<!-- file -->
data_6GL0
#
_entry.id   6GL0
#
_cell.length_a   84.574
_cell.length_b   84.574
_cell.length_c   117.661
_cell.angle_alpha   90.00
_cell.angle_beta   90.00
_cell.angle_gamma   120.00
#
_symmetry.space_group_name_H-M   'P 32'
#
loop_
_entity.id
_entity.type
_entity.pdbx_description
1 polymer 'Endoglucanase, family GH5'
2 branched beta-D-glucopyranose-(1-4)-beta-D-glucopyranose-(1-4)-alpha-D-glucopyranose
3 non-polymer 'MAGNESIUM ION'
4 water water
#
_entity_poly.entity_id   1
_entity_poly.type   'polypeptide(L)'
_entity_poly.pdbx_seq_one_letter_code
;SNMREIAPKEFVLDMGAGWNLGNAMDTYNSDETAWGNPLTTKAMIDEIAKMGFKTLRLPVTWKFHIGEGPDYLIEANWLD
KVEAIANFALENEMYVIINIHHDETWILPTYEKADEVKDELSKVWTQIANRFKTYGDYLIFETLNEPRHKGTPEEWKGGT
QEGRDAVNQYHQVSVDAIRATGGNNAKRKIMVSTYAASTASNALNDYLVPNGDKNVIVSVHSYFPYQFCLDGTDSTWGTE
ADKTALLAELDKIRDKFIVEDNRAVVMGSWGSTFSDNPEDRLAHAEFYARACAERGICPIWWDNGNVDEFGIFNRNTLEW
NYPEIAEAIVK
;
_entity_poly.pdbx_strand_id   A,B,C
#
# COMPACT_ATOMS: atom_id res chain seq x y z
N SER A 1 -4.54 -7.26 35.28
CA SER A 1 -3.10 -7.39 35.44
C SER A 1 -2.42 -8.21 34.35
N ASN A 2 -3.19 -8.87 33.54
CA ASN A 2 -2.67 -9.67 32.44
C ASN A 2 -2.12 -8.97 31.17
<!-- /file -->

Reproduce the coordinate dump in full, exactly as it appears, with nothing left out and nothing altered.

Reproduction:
data_6GL0
#
_entry.id   6GL0
#
_cell.length_a   84.574
_cell.length_b   84.574
_cell.length_c   117.661
_cell.angle_alpha   90.00
_cell.angle_beta   90.00
_cell.angle_gamma   120.00
#
_symmetry.space_group_name_H-M   'P 32'
#
loop_
_entity.id
_entity.type
_entity.pdbx_description
1 polymer 'Endoglucanase, family GH5'
2 branched beta-D-glucopyranose-(1-4)-beta-D-glucopyranose-(1-4)-alpha-D-glucopyranose
3 non-polymer 'MAGNESIUM ION'
4 water water
#
_entity_poly.entity_id   1
_entity_poly.type   'polypeptide(L)'
_entity_poly.pdbx_seq_one_letter_code
;SNMREIAPKEFVLDMGAGWNLGNAMDTYNSDETAWGNPLTTKAMIDEIAKMGFKTLRLPVTWKFHIGEGPDYLIEANWLD
KVEAIANFALENEMYVIINIHHDETWILPTYEKADEVKDELSKVWTQIANRFKTYGDYLIFETLNEPRHKGTPEEWKGGT
QEGRDAVNQYHQVSVDAIRATGGNNAKRKIMVSTYAASTASNALNDYLVPNGDKNVIVSVHSYFPYQFCLDGTDSTWGTE
ADKTALLAELDKIRDKFIVEDNRAVVMGSWGSTFSDNPEDRLAHAEFYARACAERGICPIWWDNGNVDEFGIFNRNTLEW
NYPEIAEAIVK
;
_entity_poly.pdbx_strand_id   A,B,C
#
# COMPACT_ATOMS: atom_id res chain seq x y z
N SER A 1 -4.54 -7.26 35.28
CA SER A 1 -3.10 -7.39 35.44
C SER A 1 -2.42 -8.21 34.35
N ASN A 2 -3.19 -8.87 33.54
CA ASN A 2 -2.67 -9.67 32.44
C ASN A 2 -2.12 -8.97 31.17